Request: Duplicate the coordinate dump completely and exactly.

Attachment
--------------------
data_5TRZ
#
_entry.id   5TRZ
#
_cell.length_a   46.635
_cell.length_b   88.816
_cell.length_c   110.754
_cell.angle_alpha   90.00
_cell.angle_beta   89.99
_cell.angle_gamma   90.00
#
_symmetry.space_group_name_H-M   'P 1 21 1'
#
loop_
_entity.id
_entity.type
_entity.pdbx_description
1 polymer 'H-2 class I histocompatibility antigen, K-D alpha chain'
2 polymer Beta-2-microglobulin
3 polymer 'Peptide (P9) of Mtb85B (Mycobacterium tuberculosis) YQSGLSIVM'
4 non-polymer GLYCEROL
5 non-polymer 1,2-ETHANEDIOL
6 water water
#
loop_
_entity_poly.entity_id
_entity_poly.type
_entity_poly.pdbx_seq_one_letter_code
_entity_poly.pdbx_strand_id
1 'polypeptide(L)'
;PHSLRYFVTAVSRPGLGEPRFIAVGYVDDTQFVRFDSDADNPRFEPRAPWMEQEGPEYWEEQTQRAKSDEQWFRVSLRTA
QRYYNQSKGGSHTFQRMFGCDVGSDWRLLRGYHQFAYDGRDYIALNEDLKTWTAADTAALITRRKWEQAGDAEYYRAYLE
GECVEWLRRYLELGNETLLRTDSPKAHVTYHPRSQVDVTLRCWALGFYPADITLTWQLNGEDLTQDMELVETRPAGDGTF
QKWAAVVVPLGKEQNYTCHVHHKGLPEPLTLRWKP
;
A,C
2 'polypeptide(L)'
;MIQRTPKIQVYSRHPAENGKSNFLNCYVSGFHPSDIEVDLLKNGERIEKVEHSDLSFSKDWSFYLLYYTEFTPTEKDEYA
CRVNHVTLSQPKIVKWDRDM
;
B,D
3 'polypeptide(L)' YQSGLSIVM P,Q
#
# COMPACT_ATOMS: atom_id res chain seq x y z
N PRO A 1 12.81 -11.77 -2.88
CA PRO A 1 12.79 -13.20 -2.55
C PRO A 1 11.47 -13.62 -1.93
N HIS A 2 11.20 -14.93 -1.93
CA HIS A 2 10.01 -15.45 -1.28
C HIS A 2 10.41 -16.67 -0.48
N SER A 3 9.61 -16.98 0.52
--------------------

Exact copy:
data_5TRZ
#
_entry.id   5TRZ
#
_cell.length_a   46.635
_cell.length_b   88.816
_cell.length_c   110.754
_cell.angle_alpha   90.00
_cell.angle_beta   89.99
_cell.angle_gamma   90.00
#
_symmetry.space_group_name_H-M   'P 1 21 1'
#
loop_
_entity.id
_entity.type
_entity.pdbx_description
1 polymer 'H-2 class I histocompatibility antigen, K-D alpha chain'
2 polymer Beta-2-microglobulin
3 polymer 'Peptide (P9) of Mtb85B (Mycobacterium tuberculosis) YQSGLSIVM'
4 non-polymer GLYCEROL
5 non-polymer 1,2-ETHANEDIOL
6 water water
#
loop_
_entity_poly.entity_id
_entity_poly.type
_entity_poly.pdbx_seq_one_letter_code
_entity_poly.pdbx_strand_id
1 'polypeptide(L)'
;PHSLRYFVTAVSRPGLGEPRFIAVGYVDDTQFVRFDSDADNPRFEPRAPWMEQEGPEYWEEQTQRAKSDEQWFRVSLRTA
QRYYNQSKGGSHTFQRMFGCDVGSDWRLLRGYHQFAYDGRDYIALNEDLKTWTAADTAALITRRKWEQAGDAEYYRAYLE
GECVEWLRRYLELGNETLLRTDSPKAHVTYHPRSQVDVTLRCWALGFYPADITLTWQLNGEDLTQDMELVETRPAGDGTF
QKWAAVVVPLGKEQNYTCHVHHKGLPEPLTLRWKP
;
A,C
2 'polypeptide(L)'
;MIQRTPKIQVYSRHPAENGKSNFLNCYVSGFHPSDIEVDLLKNGERIEKVEHSDLSFSKDWSFYLLYYTEFTPTEKDEYA
CRVNHVTLSQPKIVKWDRDM
;
B,D
3 'polypeptide(L)' YQSGLSIVM P,Q
#
# COMPACT_ATOMS: atom_id res chain seq x y z
N PRO A 1 12.81 -11.77 -2.88
CA PRO A 1 12.79 -13.20 -2.55
C PRO A 1 11.47 -13.62 -1.93
N HIS A 2 11.20 -14.93 -1.93
CA HIS A 2 10.01 -15.45 -1.28
C HIS A 2 10.41 -16.67 -0.48
N SER A 3 9.61 -16.98 0.52